his work? Repeat the paraphrase of his vel? How long was he gone? Through

A postrophe to Freedom, (note.) [The last what countries did he travel? In what lan

two lines of the original are much superior,

and should be imbedded in the memory.] guages did he write his travels? What entitles him to great consideration? What ac

GEOFFREY CHAUCER, (p. 27.) counts did he give which were not believed at the time, but which later testimony has

Date of Chaucer's birth and death? Reproved true? How does he prove the spheri

peat Spenser and Wordsworth's lines. By cal form of the earth? Give his reasoning.

what title is he distinctively known? What What does he say of the Chinese? What

does Warton say of him? In whose reign evidence of the popularity of his work?

did he flourish? To what family did he be

come connected by marriage? Where did he (note, p. 19.) What books referred to? (note.)

travel? With whom did he become ac

quainted? Who were the three chief schoJOHN WICLIF, (p. 21.)

lars of Italy in the 14th century, and for Date of Wiclif's birth and death? In what distinguished ? (note.) What public whose reign did he flourish? T Here the office did Chaucer receive? When did he scholar must not be governed by the name die? In what respect does Chaucer resemble of the monarch at the top of the page over Cowper? What is his great work? From the author's name, for as the authors are what did he take the idea? What was the arranged according to the dates of their Decameron? Its etymology? Where was death, some will be found to have died the Canterbury? Why were pilgrimages made very first or second year of a new king's there? In what respect is Chaucer's plan reign; of course, therefore, they cannot be superior to Boccacio's? What is the plan of said to have “flourished in his reign.” Thus, the Decameron? What knowledge do the though Wiclif died in the reign of Richard Canterbury Tales give us? What great cause II., his great works were mostly written, and did they subsequently aid? (note.) [Here his great labors chiefly exerted in the reign the instructor may direct the scholar to comof Edward III.; he, therefore, must be said | mit to memory such extracts from the varito have “flourished” in the reign of that ous authors, as he may deem best. Of those monarch.) What was he called? What from Chaucer, I would recommend “The does Milton say of him? Where was he | Parson.” *) What are the four other prineducated ? For what did he early distinguish cipal works of Chaucer? Give an account of himself? What title did he acquire? What was henceforth the great business of his *I cannot too strongly urge upon the young life? Repeat the quotation from Milton re- the advantage of committing to memory the lative to Wiclif. State the comparative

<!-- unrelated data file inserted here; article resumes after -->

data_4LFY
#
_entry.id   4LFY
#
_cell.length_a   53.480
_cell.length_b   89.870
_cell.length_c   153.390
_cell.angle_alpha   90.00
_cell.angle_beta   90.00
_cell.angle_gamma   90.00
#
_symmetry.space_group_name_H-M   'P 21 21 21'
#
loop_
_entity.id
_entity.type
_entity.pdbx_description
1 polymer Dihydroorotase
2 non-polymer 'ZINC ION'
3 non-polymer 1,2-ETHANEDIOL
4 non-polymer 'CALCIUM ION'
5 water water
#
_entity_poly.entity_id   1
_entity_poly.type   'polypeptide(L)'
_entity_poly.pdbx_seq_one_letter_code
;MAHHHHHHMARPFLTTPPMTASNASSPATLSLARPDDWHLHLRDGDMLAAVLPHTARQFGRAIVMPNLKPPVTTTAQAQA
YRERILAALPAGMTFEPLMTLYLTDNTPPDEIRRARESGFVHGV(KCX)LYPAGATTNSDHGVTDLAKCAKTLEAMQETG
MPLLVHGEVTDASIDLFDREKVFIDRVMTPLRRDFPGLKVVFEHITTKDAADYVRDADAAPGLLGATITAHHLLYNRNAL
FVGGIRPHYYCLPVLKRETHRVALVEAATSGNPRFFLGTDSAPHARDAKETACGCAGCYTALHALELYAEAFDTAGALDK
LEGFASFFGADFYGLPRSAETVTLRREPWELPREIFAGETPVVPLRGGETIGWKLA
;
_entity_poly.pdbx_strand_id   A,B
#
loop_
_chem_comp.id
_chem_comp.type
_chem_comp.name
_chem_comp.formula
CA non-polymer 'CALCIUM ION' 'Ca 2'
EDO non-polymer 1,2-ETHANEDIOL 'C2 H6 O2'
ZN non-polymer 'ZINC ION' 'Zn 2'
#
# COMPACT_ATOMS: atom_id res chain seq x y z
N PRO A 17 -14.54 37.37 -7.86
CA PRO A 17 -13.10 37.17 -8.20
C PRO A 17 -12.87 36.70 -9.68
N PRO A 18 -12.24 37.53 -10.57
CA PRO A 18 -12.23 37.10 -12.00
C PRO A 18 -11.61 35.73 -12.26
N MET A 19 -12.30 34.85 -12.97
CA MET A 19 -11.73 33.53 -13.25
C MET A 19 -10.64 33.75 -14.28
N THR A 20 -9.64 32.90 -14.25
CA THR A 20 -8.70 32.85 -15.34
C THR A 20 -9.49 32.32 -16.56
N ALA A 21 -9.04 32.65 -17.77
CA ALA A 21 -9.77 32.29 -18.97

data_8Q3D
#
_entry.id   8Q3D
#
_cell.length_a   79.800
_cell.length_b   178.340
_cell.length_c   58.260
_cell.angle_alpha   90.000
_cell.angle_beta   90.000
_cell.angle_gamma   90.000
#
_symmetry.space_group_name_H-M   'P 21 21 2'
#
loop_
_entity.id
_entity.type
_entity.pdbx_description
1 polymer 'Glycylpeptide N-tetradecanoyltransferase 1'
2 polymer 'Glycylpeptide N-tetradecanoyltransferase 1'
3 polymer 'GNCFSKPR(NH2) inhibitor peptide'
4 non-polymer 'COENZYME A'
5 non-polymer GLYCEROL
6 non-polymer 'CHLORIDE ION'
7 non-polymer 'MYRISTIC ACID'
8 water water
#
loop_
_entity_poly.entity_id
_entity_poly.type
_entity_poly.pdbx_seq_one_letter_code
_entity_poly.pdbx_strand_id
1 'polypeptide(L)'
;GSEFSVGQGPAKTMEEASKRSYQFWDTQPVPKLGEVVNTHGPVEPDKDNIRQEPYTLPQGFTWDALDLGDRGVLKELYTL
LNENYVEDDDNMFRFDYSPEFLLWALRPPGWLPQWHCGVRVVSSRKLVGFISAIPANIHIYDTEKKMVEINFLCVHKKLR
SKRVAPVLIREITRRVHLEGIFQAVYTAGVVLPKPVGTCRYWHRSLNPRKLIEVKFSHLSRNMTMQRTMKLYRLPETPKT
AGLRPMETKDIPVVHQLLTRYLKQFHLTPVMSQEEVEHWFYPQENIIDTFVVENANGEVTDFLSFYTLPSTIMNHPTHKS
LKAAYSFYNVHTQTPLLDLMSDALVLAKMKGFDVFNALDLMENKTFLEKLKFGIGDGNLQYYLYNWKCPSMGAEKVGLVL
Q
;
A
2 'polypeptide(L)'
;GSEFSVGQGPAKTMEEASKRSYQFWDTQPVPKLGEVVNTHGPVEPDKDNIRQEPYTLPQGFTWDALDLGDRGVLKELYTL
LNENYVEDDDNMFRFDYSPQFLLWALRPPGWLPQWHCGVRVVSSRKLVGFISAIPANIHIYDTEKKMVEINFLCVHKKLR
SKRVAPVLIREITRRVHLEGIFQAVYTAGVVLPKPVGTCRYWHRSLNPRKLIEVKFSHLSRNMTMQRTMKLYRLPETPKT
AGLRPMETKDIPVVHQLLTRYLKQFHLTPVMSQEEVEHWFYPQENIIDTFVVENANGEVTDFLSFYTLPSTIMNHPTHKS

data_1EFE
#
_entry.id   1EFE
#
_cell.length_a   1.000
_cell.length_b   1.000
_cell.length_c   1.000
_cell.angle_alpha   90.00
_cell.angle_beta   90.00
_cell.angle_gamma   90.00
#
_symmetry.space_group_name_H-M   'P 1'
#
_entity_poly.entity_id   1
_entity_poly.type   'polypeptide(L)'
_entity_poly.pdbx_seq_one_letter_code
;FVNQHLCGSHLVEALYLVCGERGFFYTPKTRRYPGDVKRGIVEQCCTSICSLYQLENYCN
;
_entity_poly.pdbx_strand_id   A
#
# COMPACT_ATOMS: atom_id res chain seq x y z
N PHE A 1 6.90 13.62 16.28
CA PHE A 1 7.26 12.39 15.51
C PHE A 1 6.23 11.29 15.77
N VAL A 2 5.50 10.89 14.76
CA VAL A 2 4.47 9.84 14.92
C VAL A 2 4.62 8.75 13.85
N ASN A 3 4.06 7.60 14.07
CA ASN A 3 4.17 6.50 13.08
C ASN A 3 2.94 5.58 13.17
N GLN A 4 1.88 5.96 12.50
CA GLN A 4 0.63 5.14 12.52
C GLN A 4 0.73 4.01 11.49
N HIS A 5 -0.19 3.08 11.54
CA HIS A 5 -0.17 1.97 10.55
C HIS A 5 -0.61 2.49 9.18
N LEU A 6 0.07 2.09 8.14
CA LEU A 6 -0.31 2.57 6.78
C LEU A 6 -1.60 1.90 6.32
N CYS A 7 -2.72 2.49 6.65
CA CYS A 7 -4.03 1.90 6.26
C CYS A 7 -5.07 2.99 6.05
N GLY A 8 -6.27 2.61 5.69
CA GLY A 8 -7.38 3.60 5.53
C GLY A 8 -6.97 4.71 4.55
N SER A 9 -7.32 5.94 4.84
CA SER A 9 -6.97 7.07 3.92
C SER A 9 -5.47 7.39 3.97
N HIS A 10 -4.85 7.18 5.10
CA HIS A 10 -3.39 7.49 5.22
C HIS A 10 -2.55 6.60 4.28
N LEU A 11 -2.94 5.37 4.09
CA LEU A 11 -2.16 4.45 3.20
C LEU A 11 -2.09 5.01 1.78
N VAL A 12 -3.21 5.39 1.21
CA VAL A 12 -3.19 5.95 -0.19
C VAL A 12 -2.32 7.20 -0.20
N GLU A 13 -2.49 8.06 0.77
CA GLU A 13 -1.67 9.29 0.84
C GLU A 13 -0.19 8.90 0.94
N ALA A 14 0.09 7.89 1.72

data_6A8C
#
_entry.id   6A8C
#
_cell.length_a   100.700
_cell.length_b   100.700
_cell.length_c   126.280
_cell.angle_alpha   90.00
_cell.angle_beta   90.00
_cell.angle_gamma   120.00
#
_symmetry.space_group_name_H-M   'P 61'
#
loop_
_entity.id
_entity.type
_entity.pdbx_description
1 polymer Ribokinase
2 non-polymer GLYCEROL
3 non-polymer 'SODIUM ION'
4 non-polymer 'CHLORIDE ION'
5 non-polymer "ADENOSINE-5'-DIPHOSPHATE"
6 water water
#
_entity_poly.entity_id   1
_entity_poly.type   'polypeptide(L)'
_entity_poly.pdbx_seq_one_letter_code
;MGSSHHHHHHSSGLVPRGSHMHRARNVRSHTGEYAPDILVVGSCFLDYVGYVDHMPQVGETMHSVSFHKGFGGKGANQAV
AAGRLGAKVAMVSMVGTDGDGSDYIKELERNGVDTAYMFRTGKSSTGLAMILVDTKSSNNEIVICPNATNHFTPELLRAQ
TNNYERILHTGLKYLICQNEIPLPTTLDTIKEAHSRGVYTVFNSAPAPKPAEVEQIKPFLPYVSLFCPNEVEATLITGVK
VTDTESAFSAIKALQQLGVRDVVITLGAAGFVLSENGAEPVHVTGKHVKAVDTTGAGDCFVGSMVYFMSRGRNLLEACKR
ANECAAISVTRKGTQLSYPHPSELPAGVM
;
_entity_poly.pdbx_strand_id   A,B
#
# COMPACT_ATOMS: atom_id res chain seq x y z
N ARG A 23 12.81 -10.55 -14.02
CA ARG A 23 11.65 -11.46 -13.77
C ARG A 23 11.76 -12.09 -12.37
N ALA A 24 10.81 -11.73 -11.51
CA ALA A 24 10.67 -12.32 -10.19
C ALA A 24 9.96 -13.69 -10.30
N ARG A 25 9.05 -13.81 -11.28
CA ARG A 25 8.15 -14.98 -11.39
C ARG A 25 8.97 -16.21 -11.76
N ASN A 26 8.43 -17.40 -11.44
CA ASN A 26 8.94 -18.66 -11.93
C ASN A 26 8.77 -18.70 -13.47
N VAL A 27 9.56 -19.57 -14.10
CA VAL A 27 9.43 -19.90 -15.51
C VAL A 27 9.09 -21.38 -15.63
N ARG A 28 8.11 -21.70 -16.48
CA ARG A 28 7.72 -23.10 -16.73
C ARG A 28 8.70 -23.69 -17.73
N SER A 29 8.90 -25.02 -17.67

choicest passages in prose and poetry in Eng

choicest passages in nrose and noetry merits of Wiclif and Luther, as reformers.

lish Literature. What we learn thoroughly Repeat the fine remark of Burnet, (note.) When did Wiclif die? What did the Coun

when young, remains by us through life. “Sir," cil of Constance decree? What is the re said the great Doctor Johnson to Boswell, “in mark of Fuller ? Repeat the lines of Words my early days I read very hard. It is a sad reworth, (note.) What is said of Wiclif's writ

flection, but a true one, that I knew almost as ings? What was his chief work? What honor belongs to him? What did the papal

much at eighteen as I do now. My judgment, to clergy say of his labors? (note.) What was

be sure, was not so good; but I had all the facts, his character? What books referred to? I remember very well when I was at Oxford, an (note.)

old gentleman said to me, “Young man, ply your JOHN BARBOUR, (p. 25.)

book diligently now, and acquire a stock of Date of Barbour's birth and death? To knowledge: for when years come unto you, you what country did he belong? In whose will find that poring upon books will be but reign did he flourish? What is the title of irksome task.'"

763

himself? What hat did he early distimas be Parson."*ycer, I would recomst.

metreat at Ant what effort How was

«Troilus and Creseida.” Of the “Romaunt | made? When did Wiclif die? What Conof the Rose.” Of “ The House of Fame.” vocation twenty-four years after? What did Of "The Flower and the Leaf.” Who has it decree? When was the Latin Vulgate first imitated Chaucer's " House of Fame," and in printed? When the Hebrew? When the what? Repeat the lines from Pope, (note.) Greek? What did the Monks say of them? What books referred to? (note, p. 33.)

What did one of the priests declare? Date

of Tyndale's birth and death? In whose JOHN GOWER, (p. 34.)